Photo by Kelly Sikkema on Unsplash

the Process: how WE'LL WORK TOGETHER

I consider myself a seasoned professional but I by no means have all the answers. My professional priority in life was working at an agency or internal creative department and observed. Now, I'm taking a more serious look at making my business succeed and am beginning to harvest all the tidbits of information I've seen and learned over the years. But how I like to work with you will be very different than other designers. I like to involve you early and often in the journey to tell your story. This is what I've done and the feedback I've gotten has been positive.

01 / strategy before the Logo

I've found that sitting down with you to ask a few questions about your business and how you want to track success is the best. I like to work with you throughout this journey because it's the only way to create not only something you really want, but what your audience expects. Lots of other things go into supporting your logo, to begin creating a more complete brand. A brand is not a logo. A brand is the confidence, trust, belief you instill in your audience and customers when they see your logo. They may recognize your logo, but if they had a very good, or poor, experience with your business, that logo becomes synonymous with that impression... either "very good" or "poor". Your brand is how they feel about you. Your product. Your service. Whether they come back to you for more business. Or if they tell others how poor their experience was, keeping potential new business away. You can have the best looking logo, but if your customer's experience with your brand is met with less than their expectation, then you start with an uphill challenge. Social media is everywhere and instant. Your brand can impress and thrive because of joy, or disappointment. In real time.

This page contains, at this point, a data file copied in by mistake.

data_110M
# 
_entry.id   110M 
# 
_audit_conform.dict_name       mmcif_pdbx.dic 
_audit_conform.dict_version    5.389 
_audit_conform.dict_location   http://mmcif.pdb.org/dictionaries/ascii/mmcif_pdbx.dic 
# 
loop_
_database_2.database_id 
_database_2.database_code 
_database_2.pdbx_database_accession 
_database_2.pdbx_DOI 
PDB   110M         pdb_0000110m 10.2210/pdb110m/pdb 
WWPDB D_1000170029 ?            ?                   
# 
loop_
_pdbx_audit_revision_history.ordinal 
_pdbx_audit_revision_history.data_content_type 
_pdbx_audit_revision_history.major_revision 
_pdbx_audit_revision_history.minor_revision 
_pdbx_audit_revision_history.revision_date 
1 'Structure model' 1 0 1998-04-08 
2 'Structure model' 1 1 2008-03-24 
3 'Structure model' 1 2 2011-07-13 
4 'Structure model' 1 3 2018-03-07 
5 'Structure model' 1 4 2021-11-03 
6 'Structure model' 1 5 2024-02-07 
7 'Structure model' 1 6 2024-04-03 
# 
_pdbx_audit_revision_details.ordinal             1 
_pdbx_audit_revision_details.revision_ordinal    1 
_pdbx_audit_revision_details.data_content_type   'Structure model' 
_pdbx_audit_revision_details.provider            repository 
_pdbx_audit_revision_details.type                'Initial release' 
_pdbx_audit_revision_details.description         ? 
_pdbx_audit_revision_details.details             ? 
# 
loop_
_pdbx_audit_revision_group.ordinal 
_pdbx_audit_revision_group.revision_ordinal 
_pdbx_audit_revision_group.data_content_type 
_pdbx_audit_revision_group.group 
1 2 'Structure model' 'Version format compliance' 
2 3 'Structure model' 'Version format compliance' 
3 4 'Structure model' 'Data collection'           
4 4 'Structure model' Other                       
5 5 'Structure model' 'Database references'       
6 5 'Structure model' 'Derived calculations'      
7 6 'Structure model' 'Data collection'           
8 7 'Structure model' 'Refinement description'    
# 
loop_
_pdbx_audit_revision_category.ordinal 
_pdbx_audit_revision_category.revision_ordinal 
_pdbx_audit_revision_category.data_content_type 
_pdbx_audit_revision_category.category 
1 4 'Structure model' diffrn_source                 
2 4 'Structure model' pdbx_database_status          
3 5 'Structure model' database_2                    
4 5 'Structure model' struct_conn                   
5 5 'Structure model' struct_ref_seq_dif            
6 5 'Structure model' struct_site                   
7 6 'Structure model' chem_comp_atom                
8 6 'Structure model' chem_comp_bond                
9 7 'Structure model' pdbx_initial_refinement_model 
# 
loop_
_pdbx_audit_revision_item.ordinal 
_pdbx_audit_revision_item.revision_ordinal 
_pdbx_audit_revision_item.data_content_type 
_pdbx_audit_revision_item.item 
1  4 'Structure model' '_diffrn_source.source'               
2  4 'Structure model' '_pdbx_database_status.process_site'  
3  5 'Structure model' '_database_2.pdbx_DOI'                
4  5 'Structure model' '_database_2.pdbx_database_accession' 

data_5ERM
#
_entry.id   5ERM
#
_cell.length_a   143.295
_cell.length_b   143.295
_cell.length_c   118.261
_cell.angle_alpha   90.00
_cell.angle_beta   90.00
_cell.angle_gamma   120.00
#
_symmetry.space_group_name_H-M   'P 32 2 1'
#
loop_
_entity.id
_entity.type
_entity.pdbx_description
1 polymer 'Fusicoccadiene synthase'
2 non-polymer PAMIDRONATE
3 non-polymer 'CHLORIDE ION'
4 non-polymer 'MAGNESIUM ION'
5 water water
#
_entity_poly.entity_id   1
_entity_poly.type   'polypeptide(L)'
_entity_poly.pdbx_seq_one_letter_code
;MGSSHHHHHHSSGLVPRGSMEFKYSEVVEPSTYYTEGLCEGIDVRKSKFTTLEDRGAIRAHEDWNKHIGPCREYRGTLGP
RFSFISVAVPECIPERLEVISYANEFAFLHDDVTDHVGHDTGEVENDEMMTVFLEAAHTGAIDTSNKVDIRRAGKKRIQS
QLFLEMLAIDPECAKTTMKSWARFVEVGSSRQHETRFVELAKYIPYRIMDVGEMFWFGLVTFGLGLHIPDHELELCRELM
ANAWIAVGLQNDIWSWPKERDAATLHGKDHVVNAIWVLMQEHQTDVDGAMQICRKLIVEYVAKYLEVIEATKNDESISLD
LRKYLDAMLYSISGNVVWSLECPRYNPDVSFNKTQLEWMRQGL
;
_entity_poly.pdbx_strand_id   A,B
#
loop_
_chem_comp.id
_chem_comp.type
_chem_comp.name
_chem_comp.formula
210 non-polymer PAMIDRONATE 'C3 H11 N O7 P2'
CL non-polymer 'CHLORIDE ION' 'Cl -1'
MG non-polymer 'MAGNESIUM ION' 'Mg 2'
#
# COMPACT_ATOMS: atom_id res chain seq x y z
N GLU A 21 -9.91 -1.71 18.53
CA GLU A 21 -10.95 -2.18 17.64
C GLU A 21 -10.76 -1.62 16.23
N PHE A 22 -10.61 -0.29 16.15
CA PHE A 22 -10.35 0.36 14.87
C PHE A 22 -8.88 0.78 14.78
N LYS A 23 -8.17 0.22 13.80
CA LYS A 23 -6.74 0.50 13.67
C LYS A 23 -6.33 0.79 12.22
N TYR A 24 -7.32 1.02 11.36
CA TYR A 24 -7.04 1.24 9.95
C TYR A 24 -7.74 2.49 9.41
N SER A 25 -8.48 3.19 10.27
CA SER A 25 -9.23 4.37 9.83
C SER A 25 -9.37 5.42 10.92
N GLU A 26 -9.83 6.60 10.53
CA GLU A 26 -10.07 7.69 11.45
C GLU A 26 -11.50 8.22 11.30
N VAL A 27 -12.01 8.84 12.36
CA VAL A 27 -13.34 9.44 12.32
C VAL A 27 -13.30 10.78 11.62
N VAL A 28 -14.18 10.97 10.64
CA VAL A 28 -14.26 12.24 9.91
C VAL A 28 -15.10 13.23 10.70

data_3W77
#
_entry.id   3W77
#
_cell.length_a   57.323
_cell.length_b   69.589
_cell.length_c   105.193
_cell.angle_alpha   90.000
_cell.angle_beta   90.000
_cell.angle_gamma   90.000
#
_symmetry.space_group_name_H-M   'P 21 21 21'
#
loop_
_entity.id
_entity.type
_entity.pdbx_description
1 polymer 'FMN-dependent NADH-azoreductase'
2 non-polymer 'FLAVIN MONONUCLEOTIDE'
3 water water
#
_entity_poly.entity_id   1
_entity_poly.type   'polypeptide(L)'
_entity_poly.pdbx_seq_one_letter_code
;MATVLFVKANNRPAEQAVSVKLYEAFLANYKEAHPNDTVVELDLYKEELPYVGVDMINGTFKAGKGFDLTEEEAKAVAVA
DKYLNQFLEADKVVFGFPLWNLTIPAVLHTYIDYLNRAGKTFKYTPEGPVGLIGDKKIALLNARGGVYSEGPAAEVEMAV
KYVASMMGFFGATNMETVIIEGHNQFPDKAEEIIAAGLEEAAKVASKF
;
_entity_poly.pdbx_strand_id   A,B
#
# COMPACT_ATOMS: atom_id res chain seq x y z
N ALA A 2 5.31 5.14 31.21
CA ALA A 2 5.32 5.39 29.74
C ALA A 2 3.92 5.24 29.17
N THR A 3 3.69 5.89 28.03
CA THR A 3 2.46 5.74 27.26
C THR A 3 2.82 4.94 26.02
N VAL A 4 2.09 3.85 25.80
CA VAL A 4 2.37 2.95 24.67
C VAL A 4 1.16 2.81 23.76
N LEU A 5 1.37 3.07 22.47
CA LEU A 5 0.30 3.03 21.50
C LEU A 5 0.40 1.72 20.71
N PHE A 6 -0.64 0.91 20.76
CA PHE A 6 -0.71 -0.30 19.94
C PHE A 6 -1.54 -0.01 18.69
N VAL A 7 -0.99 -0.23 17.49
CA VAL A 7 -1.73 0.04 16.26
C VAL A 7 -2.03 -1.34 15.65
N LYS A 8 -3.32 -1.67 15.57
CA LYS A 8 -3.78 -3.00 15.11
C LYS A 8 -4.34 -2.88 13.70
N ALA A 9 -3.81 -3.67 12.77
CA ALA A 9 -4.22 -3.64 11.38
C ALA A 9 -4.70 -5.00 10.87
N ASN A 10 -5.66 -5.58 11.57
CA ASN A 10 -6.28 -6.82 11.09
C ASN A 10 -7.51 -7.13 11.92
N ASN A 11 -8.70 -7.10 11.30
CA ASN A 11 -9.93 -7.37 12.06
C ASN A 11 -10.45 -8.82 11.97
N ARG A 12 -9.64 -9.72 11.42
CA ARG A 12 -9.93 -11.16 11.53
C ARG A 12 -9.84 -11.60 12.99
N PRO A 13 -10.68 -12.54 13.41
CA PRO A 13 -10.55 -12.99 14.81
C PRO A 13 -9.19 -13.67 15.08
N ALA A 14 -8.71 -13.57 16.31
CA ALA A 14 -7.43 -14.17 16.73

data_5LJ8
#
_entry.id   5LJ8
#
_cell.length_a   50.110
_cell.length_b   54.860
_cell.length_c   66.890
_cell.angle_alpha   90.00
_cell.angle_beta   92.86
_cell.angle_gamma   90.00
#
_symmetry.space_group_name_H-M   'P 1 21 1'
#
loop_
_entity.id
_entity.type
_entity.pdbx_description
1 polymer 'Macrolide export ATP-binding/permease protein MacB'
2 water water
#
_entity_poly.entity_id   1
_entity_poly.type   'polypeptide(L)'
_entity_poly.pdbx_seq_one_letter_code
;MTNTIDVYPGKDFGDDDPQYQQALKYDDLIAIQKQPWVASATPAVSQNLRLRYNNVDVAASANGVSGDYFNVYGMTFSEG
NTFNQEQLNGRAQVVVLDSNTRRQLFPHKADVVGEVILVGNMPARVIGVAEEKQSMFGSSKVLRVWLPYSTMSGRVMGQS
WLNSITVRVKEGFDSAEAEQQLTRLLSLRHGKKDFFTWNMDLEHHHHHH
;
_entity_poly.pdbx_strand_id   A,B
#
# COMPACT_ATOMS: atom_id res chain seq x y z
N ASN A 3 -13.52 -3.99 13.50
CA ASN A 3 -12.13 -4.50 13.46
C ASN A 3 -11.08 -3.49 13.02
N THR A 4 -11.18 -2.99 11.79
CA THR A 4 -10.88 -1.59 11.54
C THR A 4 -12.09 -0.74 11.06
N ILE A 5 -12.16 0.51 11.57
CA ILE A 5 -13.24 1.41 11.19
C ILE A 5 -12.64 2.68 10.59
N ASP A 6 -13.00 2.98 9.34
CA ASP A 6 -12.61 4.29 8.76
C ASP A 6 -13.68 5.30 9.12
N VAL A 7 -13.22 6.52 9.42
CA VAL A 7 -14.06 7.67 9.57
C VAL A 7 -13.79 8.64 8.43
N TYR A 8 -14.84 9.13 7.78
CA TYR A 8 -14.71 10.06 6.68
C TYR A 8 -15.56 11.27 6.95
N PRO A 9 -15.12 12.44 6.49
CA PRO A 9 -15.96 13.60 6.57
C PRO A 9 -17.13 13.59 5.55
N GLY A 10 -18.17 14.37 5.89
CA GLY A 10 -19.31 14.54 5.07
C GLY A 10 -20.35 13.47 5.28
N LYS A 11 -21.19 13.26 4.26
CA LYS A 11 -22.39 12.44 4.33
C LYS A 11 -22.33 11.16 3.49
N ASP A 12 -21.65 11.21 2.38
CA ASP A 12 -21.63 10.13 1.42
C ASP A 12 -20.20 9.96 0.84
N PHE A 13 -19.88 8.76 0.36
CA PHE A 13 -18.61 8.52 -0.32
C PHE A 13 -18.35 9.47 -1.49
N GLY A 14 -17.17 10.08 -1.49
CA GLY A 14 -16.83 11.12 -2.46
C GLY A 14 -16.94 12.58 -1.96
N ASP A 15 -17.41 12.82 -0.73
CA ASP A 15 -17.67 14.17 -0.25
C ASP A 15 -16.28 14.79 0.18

1. Creative Brief and follow up in-person conversation: Answering a few questions early on go a long way to learn the most about your business and goals. It also keeps me efficient and on target with this reference. I also believe it's important to meet in person to follow up because conversation unveils much more than a few paragraphs on a form.